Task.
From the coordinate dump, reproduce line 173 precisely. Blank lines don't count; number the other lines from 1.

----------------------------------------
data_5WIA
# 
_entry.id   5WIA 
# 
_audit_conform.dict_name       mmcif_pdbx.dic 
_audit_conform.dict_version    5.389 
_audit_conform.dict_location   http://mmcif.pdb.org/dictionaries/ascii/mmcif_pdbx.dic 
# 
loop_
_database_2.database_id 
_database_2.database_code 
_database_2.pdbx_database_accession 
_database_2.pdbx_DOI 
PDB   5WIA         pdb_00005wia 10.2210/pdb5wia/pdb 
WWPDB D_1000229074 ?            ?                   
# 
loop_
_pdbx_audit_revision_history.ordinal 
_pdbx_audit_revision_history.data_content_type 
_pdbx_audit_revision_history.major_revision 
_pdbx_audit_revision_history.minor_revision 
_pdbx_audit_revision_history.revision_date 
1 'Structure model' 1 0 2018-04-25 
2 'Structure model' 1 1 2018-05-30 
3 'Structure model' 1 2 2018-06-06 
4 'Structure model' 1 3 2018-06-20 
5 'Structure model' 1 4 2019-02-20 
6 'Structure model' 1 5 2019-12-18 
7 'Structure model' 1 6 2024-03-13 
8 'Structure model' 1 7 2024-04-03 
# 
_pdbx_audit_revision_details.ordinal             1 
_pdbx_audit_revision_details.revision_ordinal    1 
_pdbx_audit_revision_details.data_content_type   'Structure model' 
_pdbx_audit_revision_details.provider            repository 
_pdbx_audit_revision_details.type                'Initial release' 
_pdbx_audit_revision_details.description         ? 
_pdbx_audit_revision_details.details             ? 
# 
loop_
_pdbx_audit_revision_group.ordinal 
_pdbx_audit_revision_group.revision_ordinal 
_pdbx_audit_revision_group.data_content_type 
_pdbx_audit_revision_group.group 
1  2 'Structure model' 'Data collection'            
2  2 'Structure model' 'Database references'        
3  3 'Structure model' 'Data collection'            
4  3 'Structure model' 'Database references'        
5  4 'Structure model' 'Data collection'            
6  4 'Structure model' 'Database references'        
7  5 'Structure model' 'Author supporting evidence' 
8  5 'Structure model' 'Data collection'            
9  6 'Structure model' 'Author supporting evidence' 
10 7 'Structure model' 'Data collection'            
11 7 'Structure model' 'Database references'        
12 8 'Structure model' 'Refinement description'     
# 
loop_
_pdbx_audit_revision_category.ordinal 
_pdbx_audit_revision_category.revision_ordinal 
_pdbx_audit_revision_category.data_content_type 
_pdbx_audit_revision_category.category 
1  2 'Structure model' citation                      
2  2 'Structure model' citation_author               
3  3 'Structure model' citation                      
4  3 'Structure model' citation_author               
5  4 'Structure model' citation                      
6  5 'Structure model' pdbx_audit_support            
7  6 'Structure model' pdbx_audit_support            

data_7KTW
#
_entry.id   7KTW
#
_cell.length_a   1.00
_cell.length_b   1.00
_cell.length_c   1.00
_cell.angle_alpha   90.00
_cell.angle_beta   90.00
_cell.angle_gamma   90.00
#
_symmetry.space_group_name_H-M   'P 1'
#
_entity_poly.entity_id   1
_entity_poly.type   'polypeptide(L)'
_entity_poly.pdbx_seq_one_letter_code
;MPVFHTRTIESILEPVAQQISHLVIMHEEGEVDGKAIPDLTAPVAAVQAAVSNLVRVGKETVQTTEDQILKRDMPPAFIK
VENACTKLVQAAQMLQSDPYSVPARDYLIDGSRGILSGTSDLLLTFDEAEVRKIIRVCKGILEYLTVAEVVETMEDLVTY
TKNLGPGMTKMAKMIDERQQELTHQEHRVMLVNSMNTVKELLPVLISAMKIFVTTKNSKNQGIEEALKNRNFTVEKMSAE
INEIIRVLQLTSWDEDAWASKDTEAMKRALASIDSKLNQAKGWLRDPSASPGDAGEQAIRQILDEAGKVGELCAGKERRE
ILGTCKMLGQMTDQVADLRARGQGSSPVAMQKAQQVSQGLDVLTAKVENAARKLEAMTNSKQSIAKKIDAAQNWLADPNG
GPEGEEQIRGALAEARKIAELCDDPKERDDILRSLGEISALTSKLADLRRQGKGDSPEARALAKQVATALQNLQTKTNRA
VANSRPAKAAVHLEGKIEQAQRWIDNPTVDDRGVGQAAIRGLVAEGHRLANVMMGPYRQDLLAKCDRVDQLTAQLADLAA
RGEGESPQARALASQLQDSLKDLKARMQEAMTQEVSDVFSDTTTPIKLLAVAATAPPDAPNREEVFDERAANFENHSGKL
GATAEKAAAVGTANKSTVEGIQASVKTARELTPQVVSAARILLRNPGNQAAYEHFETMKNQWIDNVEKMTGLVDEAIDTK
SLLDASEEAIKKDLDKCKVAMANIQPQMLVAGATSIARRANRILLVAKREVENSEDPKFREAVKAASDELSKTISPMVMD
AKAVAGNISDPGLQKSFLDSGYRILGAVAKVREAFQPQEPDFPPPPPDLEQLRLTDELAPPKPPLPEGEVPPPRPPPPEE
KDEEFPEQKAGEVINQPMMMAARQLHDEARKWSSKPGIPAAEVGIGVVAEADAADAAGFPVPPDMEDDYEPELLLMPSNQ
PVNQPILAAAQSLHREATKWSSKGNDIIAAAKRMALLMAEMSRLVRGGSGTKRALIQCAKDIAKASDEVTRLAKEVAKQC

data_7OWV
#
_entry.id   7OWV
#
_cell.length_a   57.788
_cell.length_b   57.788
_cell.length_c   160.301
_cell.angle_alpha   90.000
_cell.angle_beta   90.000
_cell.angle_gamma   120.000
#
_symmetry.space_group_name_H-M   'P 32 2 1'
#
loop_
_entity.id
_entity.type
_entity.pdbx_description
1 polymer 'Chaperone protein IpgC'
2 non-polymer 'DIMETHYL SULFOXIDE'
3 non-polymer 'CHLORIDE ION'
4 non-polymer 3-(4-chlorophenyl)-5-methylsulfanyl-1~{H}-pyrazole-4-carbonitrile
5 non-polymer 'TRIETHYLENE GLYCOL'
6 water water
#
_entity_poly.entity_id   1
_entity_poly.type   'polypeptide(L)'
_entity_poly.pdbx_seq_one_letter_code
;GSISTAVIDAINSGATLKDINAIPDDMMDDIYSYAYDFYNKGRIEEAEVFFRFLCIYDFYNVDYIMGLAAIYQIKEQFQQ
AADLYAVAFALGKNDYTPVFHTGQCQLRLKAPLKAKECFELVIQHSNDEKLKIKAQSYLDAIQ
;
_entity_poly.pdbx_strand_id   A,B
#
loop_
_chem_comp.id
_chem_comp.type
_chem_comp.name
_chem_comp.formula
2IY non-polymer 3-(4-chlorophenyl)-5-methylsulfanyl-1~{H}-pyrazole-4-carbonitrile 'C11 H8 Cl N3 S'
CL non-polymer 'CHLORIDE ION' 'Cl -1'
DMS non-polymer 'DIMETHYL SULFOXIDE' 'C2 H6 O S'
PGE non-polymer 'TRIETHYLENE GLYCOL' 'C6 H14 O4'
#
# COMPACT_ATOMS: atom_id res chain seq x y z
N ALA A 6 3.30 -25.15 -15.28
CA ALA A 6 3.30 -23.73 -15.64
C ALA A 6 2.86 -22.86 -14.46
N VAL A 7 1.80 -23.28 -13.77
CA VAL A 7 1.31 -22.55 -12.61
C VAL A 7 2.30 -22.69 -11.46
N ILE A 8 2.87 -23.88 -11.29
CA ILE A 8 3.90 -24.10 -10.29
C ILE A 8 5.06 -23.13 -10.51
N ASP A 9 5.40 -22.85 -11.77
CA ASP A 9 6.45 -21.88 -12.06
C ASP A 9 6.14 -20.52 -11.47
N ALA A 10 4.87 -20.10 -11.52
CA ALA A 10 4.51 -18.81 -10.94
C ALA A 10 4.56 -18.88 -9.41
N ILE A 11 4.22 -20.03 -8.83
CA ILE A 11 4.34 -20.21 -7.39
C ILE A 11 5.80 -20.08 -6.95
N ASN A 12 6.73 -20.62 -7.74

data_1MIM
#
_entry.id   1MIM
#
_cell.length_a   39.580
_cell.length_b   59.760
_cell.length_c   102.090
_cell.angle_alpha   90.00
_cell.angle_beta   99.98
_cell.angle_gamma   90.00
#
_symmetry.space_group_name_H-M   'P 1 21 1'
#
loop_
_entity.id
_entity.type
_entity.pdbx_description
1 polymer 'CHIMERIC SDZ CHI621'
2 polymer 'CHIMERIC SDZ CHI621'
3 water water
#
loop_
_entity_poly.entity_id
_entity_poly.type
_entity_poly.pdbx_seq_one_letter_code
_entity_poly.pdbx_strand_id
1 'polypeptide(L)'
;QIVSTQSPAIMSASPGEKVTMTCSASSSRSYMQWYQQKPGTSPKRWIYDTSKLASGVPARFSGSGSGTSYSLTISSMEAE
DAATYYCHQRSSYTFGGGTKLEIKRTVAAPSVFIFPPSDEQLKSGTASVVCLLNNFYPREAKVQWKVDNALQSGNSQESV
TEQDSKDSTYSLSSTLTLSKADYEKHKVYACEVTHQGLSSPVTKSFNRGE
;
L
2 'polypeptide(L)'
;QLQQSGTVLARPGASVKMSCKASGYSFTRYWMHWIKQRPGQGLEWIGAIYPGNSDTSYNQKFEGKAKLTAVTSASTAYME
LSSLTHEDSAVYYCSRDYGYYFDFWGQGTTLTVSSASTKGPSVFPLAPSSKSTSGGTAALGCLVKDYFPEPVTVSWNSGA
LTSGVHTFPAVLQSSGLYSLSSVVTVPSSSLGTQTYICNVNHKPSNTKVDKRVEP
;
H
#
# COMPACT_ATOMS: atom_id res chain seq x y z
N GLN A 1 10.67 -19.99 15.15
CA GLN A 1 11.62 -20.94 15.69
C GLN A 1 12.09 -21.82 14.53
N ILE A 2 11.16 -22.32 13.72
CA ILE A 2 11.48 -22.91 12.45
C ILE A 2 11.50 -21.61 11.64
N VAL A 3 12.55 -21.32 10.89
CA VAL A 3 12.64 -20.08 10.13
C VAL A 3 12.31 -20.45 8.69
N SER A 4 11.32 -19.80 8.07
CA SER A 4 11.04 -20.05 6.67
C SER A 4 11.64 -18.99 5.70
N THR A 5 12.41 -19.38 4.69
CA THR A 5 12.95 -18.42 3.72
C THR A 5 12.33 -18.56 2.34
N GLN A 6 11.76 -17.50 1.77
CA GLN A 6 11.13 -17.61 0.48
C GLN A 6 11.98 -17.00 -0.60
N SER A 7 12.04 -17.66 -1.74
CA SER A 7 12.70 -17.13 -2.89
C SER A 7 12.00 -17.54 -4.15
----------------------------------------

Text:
#